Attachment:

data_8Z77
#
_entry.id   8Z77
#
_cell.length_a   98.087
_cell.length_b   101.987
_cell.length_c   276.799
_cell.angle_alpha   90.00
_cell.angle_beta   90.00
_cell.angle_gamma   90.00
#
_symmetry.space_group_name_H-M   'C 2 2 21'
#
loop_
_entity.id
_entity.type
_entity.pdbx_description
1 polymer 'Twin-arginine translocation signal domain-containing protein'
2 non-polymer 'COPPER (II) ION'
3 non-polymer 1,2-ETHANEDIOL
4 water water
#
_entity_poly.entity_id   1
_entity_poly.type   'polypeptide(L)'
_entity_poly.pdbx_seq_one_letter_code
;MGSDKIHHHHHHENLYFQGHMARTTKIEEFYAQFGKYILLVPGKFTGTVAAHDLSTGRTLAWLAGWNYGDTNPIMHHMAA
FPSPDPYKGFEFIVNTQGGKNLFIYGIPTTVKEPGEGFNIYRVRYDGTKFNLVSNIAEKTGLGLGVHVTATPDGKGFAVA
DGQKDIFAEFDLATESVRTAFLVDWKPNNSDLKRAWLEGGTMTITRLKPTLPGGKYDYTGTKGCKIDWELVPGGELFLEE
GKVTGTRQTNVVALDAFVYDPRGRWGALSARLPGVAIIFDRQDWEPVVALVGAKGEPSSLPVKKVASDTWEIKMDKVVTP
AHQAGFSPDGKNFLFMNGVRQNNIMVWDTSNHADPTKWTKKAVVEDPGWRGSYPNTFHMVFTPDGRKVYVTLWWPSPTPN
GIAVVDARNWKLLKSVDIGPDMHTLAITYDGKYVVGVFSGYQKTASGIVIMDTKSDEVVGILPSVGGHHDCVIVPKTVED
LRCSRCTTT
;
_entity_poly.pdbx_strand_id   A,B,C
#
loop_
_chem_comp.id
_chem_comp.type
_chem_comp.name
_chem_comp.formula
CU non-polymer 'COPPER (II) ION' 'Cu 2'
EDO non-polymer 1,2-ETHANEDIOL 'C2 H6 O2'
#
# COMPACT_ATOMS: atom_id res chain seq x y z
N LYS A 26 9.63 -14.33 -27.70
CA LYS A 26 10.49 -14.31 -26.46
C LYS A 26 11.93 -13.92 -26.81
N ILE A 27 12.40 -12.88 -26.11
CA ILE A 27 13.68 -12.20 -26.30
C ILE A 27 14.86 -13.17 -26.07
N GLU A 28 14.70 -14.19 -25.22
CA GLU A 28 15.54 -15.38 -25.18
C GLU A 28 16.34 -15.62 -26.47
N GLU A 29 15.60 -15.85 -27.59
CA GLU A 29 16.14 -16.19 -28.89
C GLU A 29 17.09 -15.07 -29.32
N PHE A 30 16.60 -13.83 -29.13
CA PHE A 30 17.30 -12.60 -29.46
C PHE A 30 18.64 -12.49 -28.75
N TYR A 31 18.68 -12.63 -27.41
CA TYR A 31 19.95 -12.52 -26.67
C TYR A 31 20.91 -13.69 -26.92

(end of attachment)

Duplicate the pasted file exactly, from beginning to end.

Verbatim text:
data_8Z77
#
_entry.id   8Z77
#
_cell.length_a   98.087
_cell.length_b   101.987
_cell.length_c   276.799
_cell.angle_alpha   90.00
_cell.angle_beta   90.00
_cell.angle_gamma   90.00
#
_symmetry.space_group_name_H-M   'C 2 2 21'
#
loop_
_entity.id
_entity.type
_entity.pdbx_description
1 polymer 'Twin-arginine translocation signal domain-containing protein'
2 non-polymer 'COPPER (II) ION'
3 non-polymer 1,2-ETHANEDIOL
4 water water
#
_entity_poly.entity_id   1
_entity_poly.type   'polypeptide(L)'
_entity_poly.pdbx_seq_one_letter_code
;MGSDKIHHHHHHENLYFQGHMARTTKIEEFYAQFGKYILLVPGKFTGTVAAHDLSTGRTLAWLAGWNYGDTNPIMHHMAA
FPSPDPYKGFEFIVNTQGGKNLFIYGIPTTVKEPGEGFNIYRVRYDGTKFNLVSNIAEKTGLGLGVHVTATPDGKGFAVA
DGQKDIFAEFDLATESVRTAFLVDWKPNNSDLKRAWLEGGTMTITRLKPTLPGGKYDYTGTKGCKIDWELVPGGELFLEE
GKVTGTRQTNVVALDAFVYDPRGRWGALSARLPGVAIIFDRQDWEPVVALVGAKGEPSSLPVKKVASDTWEIKMDKVVTP
AHQAGFSPDGKNFLFMNGVRQNNIMVWDTSNHADPTKWTKKAVVEDPGWRGSYPNTFHMVFTPDGRKVYVTLWWPSPTPN
GIAVVDARNWKLLKSVDIGPDMHTLAITYDGKYVVGVFSGYQKTASGIVIMDTKSDEVVGILPSVGGHHDCVIVPKTVED
LRCSRCTTT
;
_entity_poly.pdbx_strand_id   A,B,C
#
loop_
_chem_comp.id
_chem_comp.type
_chem_comp.name
_chem_comp.formula
CU non-polymer 'COPPER (II) ION' 'Cu 2'
EDO non-polymer 1,2-ETHANEDIOL 'C2 H6 O2'
#
# COMPACT_ATOMS: atom_id res chain seq x y z
N LYS A 26 9.63 -14.33 -27.70
CA LYS A 26 10.49 -14.31 -26.46
C LYS A 26 11.93 -13.92 -26.81
N ILE A 27 12.40 -12.88 -26.11
CA ILE A 27 13.68 -12.20 -26.30
C ILE A 27 14.86 -13.17 -26.07
N GLU A 28 14.70 -14.19 -25.22
CA GLU A 28 15.54 -15.38 -25.18
C GLU A 28 16.34 -15.62 -26.47
N GLU A 29 15.60 -15.85 -27.59
CA GLU A 29 16.14 -16.19 -28.89
C GLU A 29 17.09 -15.07 -29.32
N PHE A 30 16.60 -13.83 -29.13
CA PHE A 30 17.30 -12.60 -29.46
C PHE A 30 18.64 -12.49 -28.75
N TYR A 31 18.68 -12.63 -27.41
CA TYR A 31 19.95 -12.52 -26.67
C TYR A 31 20.91 -13.69 -26.92